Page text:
Find Your Best Friend

Find Your Best Friend

The West Feliciana Animal Humane Society is More Than a Rescue

Words by Mary Alayne B. Long

If you follow my adventures on Instagram, you know that a large part of my time is spent caring for our three dogs, Sugar Bear, Dixie, and Molly. When people see the way I behave around these dogs, they sometimes think I don’t actually have live, human children whom I carried inside of myself and delivered into this world. I do, in fact, have two glorious children, and they are the greatest gifts I will ever receive. I am also a fool for my dogs. You do know two things can be true at the same time, right? I freely admit the way I swoon over my pets it is at times quite ridiculous. Alas, God has given me a heart for animals, and that’s not at all something I am the least bit sorry about. 

I can’t lie to you—Sugar Bear, our prissy Pomeranian, and Dixie, our champion chocolate Lab, came to us with papers and family histories and lah-de-dah, whoop-de-doo breeding lines fully in place. So, I surely can’t say anything to anyone who decides to buy a dog. I get it. Molly, on the other hand, is a rescue. As in, my husband found her starving in the woods and we saved her life, kind of rescue. Truly, the vet told us she had about 36 hours left to live if we hadn’t scooped her up and brought her home. She was covered in fleas and ticks—and of course had heart worms. (Public service announcement: Give your dogs the heartworm preventive! The prescribed treatment and recovery is no fun at all. I’ve even written about Molly for this very magazine in the past, and her story is one I often share. I will begrudgingly go on and tell you that the money we’ve spent on that dog—who is currently wearing a harness to assist me in lifting her as she can’t, at this particular moment, get up and down on her own—has funded at the bare minimum a lake house for our lovely veterinarian and possibly the college tuition for at least one of her children. My heart for animals grew exponentially once Molly came to live with us. It didn’t take me long to understand what people mean when they say rescue dogs rescue you. It’s true. I never before knew that animals could show gratitude, but this dog is unbelievably grateful for the home we’ve given her. Because of Molly, I would be hard-pressed to ever buy a dog ever again. I’m an “adopt don’t shop” girl now, and my admiration for the amazing people who help rescue animals and find them loving homes each and every day is great indeed. 

That’s why I have chosen to tell you all about the very fine folks at West Feliciana Animal Humane Society (WFAHS) in St. Francisville, Louisiana. When it comes to making an impact in the community and caring for lost, stray, and struggling pets, they are pretty darn near the top of the list. I learned about this shelter when my friend Brandon Branch hosted a fundraiser at his St. Francisville Inn a while back. I had planned to be in town for a visit to his lovely inn and decided to make the trip while the fundraiser was taking place. I’m not one to shy away from a good silent auction, and any excuse to visit Brandon is a good one, so it seemed too good to pass up. Not to mention—the food at The Saint is second to none. As I predicted, the meal was great, I racked up at the silent auction, Brandon and I had a ball (and ended up at the beach the next day—but that’s another story), and I absolutely fell in love with all the folks who support and maintain the animal shelter. They work together to provide a safe, healthy, and caring environment for pets in need. Whether they’re searching for the owners of lost animals or finding foster or adoptive homes for their furry friends, they keep the animals safe and feeling loved for as long as necessary.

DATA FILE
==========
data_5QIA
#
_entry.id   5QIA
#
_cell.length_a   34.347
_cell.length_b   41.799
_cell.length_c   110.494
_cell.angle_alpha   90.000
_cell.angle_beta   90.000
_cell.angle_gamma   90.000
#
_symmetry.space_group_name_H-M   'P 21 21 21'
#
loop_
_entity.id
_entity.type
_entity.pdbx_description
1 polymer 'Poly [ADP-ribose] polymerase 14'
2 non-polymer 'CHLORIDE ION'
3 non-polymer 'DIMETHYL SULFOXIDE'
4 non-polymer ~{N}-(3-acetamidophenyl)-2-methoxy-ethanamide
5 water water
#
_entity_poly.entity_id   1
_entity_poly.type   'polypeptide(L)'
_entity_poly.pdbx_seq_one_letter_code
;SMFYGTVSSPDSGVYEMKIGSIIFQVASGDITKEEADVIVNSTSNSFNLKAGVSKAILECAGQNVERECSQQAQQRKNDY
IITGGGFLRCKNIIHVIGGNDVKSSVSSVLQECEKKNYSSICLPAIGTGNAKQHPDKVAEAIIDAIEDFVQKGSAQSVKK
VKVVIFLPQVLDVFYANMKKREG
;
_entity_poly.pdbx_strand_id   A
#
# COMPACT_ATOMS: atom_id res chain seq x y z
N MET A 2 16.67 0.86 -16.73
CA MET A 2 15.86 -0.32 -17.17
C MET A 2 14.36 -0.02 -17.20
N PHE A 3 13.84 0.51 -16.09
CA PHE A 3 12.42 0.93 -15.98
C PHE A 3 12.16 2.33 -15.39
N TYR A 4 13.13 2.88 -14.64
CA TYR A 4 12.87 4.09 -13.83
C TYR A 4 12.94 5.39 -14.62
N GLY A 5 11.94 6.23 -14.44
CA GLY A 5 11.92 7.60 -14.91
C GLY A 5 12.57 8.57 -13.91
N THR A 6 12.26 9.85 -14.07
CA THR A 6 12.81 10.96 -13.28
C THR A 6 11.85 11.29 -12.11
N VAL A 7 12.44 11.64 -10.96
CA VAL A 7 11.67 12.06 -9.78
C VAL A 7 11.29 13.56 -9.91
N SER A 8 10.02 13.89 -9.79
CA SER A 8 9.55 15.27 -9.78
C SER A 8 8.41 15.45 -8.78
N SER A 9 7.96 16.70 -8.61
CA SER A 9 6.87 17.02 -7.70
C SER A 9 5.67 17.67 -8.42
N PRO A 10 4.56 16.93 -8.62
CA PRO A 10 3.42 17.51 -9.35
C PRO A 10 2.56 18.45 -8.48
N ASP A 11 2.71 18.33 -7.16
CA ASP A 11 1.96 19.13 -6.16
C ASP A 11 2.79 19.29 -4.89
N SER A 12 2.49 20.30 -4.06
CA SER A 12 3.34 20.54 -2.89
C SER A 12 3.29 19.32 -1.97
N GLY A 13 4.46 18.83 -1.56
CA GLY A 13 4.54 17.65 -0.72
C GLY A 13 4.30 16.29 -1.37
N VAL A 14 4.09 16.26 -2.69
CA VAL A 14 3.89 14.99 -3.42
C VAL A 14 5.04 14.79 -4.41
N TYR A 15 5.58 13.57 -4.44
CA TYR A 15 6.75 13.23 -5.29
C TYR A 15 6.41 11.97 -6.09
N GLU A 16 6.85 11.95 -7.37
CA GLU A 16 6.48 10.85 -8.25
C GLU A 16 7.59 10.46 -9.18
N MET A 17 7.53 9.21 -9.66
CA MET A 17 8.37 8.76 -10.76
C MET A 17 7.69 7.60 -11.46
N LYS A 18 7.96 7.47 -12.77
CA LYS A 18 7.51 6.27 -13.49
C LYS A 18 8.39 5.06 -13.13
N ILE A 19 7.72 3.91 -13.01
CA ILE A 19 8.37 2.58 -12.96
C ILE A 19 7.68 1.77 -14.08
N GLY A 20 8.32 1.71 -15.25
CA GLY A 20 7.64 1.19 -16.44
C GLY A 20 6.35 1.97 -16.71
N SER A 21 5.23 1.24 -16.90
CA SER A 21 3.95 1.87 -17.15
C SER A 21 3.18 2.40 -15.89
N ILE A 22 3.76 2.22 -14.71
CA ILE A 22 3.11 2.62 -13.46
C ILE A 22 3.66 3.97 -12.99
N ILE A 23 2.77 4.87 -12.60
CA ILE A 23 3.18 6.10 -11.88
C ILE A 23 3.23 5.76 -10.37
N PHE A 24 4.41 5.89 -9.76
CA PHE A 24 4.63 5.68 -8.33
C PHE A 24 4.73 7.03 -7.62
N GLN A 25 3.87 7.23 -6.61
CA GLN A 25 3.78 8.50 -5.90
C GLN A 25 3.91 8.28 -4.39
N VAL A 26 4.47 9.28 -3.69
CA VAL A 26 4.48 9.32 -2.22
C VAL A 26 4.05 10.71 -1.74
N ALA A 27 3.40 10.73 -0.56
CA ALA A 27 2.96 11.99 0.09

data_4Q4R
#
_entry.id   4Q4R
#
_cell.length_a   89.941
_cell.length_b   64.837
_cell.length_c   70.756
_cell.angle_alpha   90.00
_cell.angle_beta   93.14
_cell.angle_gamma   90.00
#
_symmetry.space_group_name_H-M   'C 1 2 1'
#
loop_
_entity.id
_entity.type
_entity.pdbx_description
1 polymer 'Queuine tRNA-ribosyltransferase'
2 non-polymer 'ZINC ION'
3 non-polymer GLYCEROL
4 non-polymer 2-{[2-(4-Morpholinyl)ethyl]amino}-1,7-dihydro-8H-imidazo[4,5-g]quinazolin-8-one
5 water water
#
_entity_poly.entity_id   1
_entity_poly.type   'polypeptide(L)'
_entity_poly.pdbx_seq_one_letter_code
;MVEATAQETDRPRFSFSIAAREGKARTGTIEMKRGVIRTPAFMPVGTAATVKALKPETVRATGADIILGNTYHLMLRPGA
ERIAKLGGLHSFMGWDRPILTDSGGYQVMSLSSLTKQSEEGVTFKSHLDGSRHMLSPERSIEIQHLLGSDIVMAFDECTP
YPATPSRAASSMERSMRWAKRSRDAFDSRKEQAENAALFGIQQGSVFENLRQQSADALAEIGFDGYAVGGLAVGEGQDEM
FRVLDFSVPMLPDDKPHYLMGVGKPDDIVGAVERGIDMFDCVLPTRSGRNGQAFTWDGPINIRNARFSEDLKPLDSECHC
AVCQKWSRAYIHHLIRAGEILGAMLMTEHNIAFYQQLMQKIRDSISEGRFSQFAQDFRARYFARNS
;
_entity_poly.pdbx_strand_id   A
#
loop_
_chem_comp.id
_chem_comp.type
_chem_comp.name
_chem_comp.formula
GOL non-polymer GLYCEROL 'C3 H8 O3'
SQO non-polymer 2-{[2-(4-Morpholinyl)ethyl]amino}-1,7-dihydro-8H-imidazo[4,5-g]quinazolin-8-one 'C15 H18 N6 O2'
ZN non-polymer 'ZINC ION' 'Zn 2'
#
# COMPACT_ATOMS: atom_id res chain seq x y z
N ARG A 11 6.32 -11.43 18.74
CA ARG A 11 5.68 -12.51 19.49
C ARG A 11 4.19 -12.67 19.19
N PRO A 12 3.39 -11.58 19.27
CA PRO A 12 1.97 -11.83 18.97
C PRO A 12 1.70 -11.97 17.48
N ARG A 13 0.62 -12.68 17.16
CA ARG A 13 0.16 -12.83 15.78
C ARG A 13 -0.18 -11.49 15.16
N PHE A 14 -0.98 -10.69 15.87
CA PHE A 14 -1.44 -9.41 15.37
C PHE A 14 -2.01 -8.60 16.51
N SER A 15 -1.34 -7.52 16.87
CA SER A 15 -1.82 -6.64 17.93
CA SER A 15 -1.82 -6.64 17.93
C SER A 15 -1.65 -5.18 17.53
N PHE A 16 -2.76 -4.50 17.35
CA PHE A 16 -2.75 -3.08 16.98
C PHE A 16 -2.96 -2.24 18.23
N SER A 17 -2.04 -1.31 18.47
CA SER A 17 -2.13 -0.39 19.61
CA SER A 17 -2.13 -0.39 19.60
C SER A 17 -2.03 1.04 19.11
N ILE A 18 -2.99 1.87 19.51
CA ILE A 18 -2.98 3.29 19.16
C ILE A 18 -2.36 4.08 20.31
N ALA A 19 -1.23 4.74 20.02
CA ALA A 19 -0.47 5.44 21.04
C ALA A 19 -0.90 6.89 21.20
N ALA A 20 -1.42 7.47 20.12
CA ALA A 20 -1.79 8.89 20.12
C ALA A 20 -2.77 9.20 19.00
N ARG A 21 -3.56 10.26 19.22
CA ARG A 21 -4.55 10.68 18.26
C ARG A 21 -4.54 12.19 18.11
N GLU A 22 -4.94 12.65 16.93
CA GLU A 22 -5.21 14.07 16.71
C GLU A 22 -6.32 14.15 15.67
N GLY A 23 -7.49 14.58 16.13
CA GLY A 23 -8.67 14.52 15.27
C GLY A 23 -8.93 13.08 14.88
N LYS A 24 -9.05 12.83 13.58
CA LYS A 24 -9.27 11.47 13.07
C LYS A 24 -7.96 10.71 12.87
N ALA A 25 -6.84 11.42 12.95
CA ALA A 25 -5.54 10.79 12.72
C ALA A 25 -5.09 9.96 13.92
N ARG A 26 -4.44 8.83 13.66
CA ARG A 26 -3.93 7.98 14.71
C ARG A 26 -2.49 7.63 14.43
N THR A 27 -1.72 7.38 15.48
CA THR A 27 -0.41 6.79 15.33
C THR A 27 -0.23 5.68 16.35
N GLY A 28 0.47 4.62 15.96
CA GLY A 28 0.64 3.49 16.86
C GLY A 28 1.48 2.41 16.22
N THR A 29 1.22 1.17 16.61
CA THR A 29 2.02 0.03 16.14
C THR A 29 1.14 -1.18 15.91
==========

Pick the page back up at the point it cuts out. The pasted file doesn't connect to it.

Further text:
WFAHS was founded in 2012 after a beloved community member, James “Bo” Bryant, left a legacy of donated funds for the construction of a shelter, and since that time their work has not gone unnoticed. At one time there were simply a few kennels kept out behind the parish jail, but with Mr. Bryant’s generosity, WFAHS is now able to save 95 percent of the animals they serve. Before they came on the scene, that rate was less than 10 percent. For me to tell you they are doing great and important work is putting it mildly. 

Like most animal shelters, volunteers and foster homes are always needed, and they welcome applications from anyone in the community who is interested in helping them with their mission to find loving families for the animals in their care. And of course, this shelter depends largely on the donations they receive from those who are happy to support their work. They are always grateful for any size donation, and you can count on your money being put to good use. 

If you don’t have room to bring home another four-legged friend, I encourage you to find a way to support a shelter near you. I can assure you that they will be more grateful than you could ever imagine. 

To learn more about West Feliciana Animal Humane Society, or to make a donation, please visit them at